Revisiting the Perception of Silence in Linguistics
Silence in human communication has not only been marginalized as a means of communication, but has often been considered as void of serving any communicative role. It is presumptuously viewed as the mere opposite of communication occurring at the far end of the communicative continuum. Investigating the role of silence in human communication from a linguistic point of view, this paper, hence, attempts to show that such conventional view of silence as a non-communicative tool should be reconsidered. It argues that both silence and speech make an integral part of human communication as they coincide in any delivered message. The context in which they serve a communicative function plays a major role in their use, the choice of one over the other, as well as the interpretation of any delivered message. The study also argues that speech and silence do not always fall into the traditional schematic classification of vocal versus non-vocal. While silence can be vocal in some occasions in human communication, speech can be expressed non-vocally too.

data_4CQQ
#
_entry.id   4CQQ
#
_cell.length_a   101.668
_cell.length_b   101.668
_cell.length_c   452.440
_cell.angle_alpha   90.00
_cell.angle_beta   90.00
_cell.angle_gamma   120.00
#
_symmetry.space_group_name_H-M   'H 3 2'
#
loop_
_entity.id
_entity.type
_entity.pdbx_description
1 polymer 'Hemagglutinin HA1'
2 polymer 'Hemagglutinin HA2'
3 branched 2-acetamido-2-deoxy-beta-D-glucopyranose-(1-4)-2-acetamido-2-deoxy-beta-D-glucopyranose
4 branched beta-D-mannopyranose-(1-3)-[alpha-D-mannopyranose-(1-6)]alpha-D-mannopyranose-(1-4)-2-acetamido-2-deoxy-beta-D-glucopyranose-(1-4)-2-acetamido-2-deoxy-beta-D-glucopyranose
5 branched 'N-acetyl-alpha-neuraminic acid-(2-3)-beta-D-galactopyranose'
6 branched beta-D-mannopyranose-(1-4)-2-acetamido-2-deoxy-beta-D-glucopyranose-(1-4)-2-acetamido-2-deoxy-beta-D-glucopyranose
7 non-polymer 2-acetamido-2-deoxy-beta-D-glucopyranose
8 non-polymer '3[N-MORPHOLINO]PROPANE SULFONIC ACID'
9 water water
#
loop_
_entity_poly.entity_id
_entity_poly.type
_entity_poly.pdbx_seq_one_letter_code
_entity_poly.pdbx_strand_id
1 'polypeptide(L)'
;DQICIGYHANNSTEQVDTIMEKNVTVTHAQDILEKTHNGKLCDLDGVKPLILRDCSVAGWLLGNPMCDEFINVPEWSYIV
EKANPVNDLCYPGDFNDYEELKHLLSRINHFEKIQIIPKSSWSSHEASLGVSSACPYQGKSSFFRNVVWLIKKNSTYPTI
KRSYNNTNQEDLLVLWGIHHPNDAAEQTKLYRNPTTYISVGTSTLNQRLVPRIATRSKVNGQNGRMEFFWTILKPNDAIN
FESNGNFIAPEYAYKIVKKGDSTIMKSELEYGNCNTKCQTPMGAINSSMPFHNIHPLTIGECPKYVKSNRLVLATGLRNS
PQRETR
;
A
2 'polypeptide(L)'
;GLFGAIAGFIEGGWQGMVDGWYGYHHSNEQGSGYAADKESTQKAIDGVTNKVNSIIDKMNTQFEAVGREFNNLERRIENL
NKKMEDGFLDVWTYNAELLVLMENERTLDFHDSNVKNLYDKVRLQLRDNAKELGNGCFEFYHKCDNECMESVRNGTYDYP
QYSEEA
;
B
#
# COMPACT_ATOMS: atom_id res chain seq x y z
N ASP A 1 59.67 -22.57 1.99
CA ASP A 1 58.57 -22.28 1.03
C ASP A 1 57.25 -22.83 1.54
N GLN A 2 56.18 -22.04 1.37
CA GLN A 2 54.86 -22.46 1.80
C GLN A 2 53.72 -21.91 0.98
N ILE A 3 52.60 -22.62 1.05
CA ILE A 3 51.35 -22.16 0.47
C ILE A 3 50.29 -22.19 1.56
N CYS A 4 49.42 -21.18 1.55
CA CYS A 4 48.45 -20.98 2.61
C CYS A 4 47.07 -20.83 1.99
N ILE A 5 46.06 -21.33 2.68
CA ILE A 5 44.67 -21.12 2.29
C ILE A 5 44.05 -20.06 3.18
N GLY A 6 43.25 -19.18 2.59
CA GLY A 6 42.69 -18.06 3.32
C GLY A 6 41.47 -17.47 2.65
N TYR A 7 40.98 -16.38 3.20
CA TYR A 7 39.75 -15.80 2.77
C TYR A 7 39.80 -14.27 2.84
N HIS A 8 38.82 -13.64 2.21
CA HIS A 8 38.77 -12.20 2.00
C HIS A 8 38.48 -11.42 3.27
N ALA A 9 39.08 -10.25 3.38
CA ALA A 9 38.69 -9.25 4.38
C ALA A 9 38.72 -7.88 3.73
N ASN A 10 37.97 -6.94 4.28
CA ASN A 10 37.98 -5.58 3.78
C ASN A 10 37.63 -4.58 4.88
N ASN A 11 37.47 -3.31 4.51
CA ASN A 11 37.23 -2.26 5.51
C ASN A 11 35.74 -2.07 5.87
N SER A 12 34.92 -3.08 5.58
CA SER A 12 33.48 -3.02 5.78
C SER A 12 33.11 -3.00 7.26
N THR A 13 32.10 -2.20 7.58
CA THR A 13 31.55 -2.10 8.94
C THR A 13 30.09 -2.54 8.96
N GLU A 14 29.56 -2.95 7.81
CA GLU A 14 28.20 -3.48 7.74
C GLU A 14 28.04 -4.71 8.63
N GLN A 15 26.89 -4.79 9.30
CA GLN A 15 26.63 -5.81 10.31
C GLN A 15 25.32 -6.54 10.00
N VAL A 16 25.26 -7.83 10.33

Copyright (c) 2018 JOURNAL OF ADVANCES IN LINGUISTICS
This work is licensed under a Creative Commons Attribution 4.0 International License.
Authors retain the copyright of their manuscripts, and all Open Access articles are distributed under the terms of the Creative Commons Attribution License, which permits unrestricted use, distribution, and reproduction in any medium, provided that the original work is properly cited.